Eric Season 1 Review – Another engaging but forgetful miniseries

Season 1



Episode Guide

Episode 1 -|Review Score – 4.5/5
Episode 2 -|Review Score – 3.5/5
Episode 3 -|Review Score – 3.5/5
Episode 4 -|Review Score – 3.5/5
Episode 5 -|Review Score – 3.5/5
Episode 6 -|Review Score – 3/5

Limited series are everywhere these days, cropping up to briefly whet our appetites for more in-depth stories than films might offer (while still suting our busy lives). But of course, they’re mostly to satisfy studios’ appetites for a quicker buck. So, does Netflix’s new six-episode crime drama Eric have what it takes to stand out against the ever-growing crowd of always bingeable, sometimes throwaway miniseries?

Not exactly. I don’t see it lasting in our collective memory for too long, although it’s no fault of Benedict Cumberbatch, who does his best to inhabit a poorly written role. He plays Vincent Anderson, puppeteer and co-creator of the popular children’s show Good Morning Sunshine, whose life in 1980s New York and marriage to Cassie (Gaby Hoffman) falls apart when his son Edgar (Ivan Howe) goes missing. Vincent falls deep into a depressive spiral as he attempts to get Eric, Edgar’s puppet design, onto Good Morning Sunshine–convinced it will bring his son home.

Parallel to Vincent’s storyline is a much more dynamic one belonging to McKinley Belcher III as Michael Ledroit, the missing persons detective working on Edgar’s case. As a Black and closeted gay man, Ledroit’s personal life intersects in challenging ways with his role at the NYPD, whose corruption is in full display in its mishandling of the case of a missing Black teenager. Torn between his department’s prejudiced rules and his drive to do the right thing, Ledroit is easily Eric’s most interesting character, and his arc ties seamlessly into the series’ overarching themes of systemic corruption and racial bias in New York.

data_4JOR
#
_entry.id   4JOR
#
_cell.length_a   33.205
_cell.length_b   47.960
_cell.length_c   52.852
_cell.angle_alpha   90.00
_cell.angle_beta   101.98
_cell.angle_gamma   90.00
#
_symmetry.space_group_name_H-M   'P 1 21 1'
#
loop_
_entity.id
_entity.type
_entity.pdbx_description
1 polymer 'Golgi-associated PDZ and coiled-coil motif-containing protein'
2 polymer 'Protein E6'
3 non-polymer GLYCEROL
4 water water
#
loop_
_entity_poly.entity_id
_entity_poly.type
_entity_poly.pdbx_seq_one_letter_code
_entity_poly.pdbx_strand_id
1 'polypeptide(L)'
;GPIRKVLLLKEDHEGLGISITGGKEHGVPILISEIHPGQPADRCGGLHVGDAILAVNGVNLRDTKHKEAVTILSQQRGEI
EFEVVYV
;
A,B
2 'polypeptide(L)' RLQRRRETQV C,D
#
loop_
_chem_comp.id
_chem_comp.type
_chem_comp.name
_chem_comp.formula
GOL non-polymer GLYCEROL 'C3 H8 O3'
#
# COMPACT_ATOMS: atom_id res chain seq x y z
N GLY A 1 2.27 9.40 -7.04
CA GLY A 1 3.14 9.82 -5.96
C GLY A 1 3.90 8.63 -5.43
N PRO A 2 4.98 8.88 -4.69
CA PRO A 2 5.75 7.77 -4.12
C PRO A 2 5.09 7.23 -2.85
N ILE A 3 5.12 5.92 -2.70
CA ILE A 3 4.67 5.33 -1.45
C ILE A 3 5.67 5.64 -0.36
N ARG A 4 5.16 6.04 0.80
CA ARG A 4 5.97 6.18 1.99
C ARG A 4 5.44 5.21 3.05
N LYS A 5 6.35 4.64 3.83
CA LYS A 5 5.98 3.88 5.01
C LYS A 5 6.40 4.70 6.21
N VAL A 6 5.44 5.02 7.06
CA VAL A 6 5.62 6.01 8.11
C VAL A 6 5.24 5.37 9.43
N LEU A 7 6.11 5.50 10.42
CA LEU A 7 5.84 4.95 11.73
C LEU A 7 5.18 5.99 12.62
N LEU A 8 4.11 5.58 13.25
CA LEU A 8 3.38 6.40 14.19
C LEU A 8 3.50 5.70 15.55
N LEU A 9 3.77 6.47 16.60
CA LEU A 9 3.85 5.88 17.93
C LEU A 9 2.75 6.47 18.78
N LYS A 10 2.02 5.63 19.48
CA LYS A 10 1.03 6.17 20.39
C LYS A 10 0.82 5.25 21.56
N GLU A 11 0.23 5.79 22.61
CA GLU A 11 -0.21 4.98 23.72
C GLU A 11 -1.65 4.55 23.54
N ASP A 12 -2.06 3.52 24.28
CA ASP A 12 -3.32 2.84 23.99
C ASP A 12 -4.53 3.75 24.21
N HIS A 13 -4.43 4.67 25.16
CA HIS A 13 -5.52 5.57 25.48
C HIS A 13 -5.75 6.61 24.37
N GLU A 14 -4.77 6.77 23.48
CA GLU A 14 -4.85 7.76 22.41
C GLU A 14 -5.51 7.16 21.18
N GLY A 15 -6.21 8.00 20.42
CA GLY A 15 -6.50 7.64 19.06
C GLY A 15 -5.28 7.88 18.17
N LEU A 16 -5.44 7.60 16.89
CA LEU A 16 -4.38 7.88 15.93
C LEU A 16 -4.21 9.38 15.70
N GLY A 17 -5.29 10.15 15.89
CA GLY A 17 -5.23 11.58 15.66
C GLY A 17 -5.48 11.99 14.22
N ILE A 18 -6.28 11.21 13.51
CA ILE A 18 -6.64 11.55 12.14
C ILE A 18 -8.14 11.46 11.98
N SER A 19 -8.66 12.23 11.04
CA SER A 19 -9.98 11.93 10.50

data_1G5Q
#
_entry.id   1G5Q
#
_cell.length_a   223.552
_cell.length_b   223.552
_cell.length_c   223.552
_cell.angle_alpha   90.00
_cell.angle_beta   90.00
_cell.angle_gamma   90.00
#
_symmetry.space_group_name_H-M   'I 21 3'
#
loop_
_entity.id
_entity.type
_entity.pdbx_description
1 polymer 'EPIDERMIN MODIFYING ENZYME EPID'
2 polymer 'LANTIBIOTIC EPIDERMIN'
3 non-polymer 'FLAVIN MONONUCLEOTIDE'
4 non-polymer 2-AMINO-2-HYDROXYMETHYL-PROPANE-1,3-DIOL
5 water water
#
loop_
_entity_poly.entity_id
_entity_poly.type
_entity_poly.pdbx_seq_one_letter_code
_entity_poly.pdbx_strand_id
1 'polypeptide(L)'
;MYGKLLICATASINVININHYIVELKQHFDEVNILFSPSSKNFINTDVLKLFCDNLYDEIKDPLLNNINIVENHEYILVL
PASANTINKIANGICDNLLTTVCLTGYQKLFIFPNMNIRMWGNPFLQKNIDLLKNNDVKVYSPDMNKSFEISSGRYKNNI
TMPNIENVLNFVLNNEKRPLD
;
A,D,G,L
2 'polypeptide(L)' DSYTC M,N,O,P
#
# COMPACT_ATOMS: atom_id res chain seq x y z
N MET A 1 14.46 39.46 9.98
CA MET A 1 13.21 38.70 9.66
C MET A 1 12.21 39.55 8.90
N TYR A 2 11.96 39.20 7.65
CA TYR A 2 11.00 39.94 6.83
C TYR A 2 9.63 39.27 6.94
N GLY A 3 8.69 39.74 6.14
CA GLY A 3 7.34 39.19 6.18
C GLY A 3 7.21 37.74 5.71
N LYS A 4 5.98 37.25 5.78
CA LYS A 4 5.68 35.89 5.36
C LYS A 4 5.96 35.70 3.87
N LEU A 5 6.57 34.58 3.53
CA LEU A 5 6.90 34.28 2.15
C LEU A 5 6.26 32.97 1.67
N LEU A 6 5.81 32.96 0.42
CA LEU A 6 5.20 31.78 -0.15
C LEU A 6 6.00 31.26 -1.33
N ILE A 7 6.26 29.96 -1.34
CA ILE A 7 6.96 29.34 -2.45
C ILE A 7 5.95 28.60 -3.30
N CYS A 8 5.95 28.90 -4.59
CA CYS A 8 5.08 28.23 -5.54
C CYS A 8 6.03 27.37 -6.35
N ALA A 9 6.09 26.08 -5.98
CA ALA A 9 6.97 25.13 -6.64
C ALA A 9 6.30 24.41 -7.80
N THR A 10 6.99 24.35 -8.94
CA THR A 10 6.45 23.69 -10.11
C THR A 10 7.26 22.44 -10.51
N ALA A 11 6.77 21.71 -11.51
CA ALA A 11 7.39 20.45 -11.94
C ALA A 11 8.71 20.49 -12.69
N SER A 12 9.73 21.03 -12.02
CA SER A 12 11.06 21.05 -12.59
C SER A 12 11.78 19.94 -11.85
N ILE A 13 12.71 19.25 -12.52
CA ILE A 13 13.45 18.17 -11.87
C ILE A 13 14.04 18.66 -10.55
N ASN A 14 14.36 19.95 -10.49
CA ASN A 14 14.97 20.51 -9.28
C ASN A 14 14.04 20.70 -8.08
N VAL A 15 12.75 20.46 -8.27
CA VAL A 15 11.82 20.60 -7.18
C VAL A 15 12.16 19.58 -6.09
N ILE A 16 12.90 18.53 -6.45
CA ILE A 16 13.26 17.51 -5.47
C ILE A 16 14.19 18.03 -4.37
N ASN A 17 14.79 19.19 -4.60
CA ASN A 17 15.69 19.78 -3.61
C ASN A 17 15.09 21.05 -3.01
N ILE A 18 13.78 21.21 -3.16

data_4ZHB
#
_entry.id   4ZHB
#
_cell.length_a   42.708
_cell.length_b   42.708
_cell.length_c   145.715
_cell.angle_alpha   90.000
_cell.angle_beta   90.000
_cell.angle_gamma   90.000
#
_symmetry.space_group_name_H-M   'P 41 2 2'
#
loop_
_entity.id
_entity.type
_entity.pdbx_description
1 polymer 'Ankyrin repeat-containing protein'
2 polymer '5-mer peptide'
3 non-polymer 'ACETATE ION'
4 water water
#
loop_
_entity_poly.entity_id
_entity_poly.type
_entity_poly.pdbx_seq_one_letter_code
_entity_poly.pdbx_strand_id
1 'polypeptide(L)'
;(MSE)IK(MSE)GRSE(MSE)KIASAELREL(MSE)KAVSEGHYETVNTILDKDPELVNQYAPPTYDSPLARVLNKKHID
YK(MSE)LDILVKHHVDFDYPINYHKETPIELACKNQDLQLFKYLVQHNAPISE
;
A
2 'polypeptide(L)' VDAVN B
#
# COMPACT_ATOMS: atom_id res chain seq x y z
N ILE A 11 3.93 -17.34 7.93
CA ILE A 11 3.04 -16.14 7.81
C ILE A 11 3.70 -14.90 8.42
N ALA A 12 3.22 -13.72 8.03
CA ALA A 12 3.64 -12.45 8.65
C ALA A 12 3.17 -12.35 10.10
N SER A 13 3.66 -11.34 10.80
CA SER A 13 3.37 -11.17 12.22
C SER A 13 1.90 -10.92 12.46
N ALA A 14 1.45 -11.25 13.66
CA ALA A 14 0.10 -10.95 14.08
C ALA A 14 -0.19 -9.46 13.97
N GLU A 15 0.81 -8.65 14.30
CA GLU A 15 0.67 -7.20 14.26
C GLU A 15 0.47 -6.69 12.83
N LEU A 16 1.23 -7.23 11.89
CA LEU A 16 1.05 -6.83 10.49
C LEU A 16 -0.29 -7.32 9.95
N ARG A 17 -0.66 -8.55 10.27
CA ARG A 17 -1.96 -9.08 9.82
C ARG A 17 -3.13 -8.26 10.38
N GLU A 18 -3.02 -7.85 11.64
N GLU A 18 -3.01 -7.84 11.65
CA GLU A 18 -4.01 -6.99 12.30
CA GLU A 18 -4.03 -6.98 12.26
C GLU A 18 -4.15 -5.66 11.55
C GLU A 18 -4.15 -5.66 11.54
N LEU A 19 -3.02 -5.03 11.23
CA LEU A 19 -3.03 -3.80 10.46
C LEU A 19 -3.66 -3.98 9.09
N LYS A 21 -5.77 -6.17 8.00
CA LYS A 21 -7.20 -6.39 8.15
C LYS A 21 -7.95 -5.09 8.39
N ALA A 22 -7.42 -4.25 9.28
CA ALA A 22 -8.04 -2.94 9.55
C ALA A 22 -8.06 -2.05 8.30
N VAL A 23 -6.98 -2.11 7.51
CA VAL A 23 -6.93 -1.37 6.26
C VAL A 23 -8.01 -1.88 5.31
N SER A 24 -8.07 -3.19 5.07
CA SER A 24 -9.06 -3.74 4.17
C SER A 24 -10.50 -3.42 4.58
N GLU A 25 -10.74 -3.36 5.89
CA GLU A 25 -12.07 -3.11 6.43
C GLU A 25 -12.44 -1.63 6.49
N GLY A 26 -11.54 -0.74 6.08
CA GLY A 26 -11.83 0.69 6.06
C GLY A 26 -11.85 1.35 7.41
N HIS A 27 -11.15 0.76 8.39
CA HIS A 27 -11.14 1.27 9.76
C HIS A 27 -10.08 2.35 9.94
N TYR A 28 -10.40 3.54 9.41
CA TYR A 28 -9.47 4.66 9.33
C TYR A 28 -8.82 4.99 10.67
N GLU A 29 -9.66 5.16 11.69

What’s odd is that a story so concerned with these themes tries only half-heartedly to tie its central character, Vincent, into them. In fact, Vincent and even the titular puppet Eric hardly factor significantly in the main plot at all. It’s not for lack of screen time, but for insignificant arcs that contribute little to the story–causing Eric to come across as a series written for Detective Ledroit that went off the rails in an attempt to make Cumberbatch its star.

There are plenty of twists and turns to keep you engaged when watching this crime drama. Still, Eric struggles under the weight of everything it tries to accomplish–ultimately failing to juggle the mystery, family drama, and social commentary in just six episodes.

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  • Verdict - 6.5/10

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